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How to paint doors and windows

Paint doors and windows

This how to guide will show you how to paint your doors and windows to a professional standard.

Doors and windows are constructed using lengths of wood with grain patterns that inevitably run in different directions. To achieve an even, professional-looking finish, free from brush marks, you need to paint them in a sequence that takes account of the grain.

Think ahead when painting windows using oil-based paints, as they may take longer to dry than you expect. Or use water-based paint, which dries more quickly and releases much less odour and fumes.

Tools and materials

Masking tape

Min 1

Paint brushes

Min 1

Exterior paint

Min 1

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Painting doors

If you are painting a new wooden door you will need to apply knot ting solution to any knots in the wood to prevent resin seeping through the new paint. If you are painting a stripped door this is not necessary as the surface will already be sealed. However, the door will need to be primed and undercoated.

Before starting, take off the door handles and wedge the door open. Keep the handle in your pocket in case the door is accidentally closed. Remove any dust using a soft brush and wipe the surface with a tack cloth.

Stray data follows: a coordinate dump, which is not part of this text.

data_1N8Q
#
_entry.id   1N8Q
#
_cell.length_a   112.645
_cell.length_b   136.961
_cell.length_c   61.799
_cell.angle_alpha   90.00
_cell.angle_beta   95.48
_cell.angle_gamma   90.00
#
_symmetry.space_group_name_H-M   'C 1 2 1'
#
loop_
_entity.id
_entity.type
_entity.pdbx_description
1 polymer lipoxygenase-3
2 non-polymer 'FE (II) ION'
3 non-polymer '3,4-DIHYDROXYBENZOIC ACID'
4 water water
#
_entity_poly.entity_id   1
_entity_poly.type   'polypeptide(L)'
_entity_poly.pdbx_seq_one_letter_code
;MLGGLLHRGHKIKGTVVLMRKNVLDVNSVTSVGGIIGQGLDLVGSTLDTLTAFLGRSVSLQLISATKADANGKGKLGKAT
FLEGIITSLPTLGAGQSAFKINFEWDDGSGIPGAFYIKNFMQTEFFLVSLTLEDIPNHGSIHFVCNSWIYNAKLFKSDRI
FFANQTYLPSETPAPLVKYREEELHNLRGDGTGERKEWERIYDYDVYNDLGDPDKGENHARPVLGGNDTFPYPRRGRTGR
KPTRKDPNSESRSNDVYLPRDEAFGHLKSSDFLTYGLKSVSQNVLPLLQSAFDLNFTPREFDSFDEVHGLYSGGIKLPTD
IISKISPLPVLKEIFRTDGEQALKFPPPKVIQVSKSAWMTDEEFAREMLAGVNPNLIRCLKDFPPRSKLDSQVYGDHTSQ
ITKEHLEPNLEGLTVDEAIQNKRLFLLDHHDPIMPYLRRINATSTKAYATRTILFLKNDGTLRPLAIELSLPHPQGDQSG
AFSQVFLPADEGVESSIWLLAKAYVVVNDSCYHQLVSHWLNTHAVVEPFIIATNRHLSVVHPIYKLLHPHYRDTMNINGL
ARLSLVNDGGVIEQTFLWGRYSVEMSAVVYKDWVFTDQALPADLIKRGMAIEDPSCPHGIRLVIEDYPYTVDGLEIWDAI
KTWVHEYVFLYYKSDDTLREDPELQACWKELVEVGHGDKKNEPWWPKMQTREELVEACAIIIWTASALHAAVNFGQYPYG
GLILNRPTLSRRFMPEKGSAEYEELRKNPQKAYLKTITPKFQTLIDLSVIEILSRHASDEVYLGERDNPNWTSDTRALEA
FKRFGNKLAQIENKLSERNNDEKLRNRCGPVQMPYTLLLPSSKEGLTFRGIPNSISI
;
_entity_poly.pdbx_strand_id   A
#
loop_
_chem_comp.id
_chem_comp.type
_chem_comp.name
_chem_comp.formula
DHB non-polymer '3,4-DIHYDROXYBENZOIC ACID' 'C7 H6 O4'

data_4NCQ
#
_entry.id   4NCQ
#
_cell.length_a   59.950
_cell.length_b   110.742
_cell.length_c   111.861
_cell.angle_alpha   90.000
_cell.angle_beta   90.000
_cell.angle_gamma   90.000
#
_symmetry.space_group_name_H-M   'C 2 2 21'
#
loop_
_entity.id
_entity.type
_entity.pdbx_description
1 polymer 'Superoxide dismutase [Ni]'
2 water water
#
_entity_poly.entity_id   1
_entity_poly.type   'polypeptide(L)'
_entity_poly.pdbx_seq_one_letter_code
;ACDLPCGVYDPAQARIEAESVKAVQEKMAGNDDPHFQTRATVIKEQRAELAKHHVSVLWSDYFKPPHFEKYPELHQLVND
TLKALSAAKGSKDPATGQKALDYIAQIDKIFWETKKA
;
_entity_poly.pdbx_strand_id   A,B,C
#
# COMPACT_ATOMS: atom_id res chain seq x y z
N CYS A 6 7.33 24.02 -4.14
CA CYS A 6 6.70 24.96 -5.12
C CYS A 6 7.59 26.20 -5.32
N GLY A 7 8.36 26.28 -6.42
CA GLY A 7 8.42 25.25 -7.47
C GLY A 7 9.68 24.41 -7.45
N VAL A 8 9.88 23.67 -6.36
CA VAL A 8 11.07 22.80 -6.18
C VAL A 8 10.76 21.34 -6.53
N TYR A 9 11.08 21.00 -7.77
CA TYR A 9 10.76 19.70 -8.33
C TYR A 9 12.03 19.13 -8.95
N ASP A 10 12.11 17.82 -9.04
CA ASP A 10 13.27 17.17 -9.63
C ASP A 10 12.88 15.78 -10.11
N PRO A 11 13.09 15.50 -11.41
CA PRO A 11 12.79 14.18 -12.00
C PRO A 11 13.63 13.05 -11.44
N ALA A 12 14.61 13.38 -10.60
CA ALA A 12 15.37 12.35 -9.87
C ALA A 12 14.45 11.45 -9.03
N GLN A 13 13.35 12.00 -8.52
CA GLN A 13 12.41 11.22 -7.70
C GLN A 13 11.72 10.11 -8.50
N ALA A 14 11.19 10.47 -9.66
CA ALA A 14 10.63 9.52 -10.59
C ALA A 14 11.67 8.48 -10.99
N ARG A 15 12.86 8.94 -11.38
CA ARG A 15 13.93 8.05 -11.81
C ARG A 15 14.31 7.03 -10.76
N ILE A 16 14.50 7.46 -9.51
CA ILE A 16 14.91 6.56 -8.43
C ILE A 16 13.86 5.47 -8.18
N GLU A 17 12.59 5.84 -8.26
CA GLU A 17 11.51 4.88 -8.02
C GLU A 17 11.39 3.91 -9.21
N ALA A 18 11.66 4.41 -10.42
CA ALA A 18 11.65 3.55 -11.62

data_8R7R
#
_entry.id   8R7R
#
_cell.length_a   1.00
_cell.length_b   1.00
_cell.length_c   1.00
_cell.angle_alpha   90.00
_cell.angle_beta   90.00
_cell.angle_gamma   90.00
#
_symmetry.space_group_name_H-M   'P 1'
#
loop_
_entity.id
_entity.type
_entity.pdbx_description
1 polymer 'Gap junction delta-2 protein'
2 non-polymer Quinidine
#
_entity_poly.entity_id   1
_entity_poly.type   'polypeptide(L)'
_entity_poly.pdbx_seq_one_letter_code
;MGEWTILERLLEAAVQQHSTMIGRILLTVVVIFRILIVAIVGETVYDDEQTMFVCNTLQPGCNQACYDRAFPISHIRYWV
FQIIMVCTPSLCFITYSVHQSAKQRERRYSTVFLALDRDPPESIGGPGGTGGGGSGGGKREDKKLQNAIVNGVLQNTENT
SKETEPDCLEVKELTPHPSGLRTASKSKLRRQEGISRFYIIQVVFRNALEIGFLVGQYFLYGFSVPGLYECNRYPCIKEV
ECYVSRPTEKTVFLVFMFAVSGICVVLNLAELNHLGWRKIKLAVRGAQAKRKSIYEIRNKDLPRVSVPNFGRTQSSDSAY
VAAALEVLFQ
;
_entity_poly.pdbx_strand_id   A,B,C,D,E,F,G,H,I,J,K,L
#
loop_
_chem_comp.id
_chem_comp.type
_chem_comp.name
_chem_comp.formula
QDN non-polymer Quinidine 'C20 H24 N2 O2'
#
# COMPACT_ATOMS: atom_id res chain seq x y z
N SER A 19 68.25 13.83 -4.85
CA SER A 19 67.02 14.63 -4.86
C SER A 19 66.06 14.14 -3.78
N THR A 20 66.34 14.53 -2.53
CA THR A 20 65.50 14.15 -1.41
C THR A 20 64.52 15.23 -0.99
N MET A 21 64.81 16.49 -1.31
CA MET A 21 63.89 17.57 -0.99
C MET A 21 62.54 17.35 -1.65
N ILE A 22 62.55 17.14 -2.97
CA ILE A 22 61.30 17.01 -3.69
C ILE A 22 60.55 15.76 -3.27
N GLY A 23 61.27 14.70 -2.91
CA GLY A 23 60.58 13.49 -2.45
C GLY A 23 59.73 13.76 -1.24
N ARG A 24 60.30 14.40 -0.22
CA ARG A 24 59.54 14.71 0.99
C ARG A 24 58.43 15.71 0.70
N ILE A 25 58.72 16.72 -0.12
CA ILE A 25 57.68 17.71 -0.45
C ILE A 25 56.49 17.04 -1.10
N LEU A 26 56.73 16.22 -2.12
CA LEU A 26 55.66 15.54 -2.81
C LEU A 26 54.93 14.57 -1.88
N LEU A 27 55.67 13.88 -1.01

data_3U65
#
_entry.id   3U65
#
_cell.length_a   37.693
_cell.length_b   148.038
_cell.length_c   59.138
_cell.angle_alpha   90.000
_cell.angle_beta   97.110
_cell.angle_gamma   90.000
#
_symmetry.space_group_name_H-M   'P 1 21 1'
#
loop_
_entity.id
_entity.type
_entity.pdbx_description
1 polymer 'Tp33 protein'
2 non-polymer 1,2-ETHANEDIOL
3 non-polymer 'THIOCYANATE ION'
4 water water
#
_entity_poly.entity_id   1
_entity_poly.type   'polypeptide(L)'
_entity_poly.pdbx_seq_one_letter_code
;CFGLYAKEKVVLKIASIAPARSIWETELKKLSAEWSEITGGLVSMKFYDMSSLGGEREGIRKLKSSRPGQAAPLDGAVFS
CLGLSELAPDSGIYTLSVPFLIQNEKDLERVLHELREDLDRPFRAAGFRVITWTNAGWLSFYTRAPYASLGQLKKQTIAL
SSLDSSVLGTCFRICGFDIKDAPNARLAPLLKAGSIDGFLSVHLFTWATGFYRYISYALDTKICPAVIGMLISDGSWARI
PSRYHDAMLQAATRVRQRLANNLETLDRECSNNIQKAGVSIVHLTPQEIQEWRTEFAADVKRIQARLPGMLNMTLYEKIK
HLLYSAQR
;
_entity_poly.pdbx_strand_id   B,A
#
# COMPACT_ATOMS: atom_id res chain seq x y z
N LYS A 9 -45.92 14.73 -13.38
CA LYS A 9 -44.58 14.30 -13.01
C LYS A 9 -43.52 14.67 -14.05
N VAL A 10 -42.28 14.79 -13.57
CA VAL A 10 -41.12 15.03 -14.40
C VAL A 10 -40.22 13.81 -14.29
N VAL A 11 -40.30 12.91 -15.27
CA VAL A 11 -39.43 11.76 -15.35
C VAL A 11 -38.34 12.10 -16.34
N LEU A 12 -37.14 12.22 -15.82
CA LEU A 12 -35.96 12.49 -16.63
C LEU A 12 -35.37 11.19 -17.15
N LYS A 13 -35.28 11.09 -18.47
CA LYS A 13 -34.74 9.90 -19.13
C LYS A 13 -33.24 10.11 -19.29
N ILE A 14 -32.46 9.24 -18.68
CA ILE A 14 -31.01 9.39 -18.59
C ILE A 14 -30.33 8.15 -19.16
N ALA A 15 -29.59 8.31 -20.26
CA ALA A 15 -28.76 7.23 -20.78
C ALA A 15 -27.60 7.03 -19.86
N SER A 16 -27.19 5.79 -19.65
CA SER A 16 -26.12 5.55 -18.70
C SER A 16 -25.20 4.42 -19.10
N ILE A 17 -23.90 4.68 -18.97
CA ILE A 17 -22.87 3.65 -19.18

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Panel door

  • Start with the panels and the mouldings that surround them.
  • Next paint the muntin or centre vertical.
  • Then paint the cross rails, starting with the top rail and working down.
  • Paint the stiles or outer verticals and finish by painting the three exposed door edges.

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Glass door

Use masking tape or a paint shield to protect the glass in a glazed door.

  • First paint the mouldings around the glass with a cuttingin brush.
  • Next paint the cross rails, starting with the top rail and working down.
  • Then paint the stiles and finally all three exposed door edges.

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Flush door

Divide the door into eight imaginary sections.

  • Start at the top left and work down from left to right.
  • Blend each area into the next while the paint is wet, finishing with vertical strokes in line with the grain.
  • Paint the door edges last.

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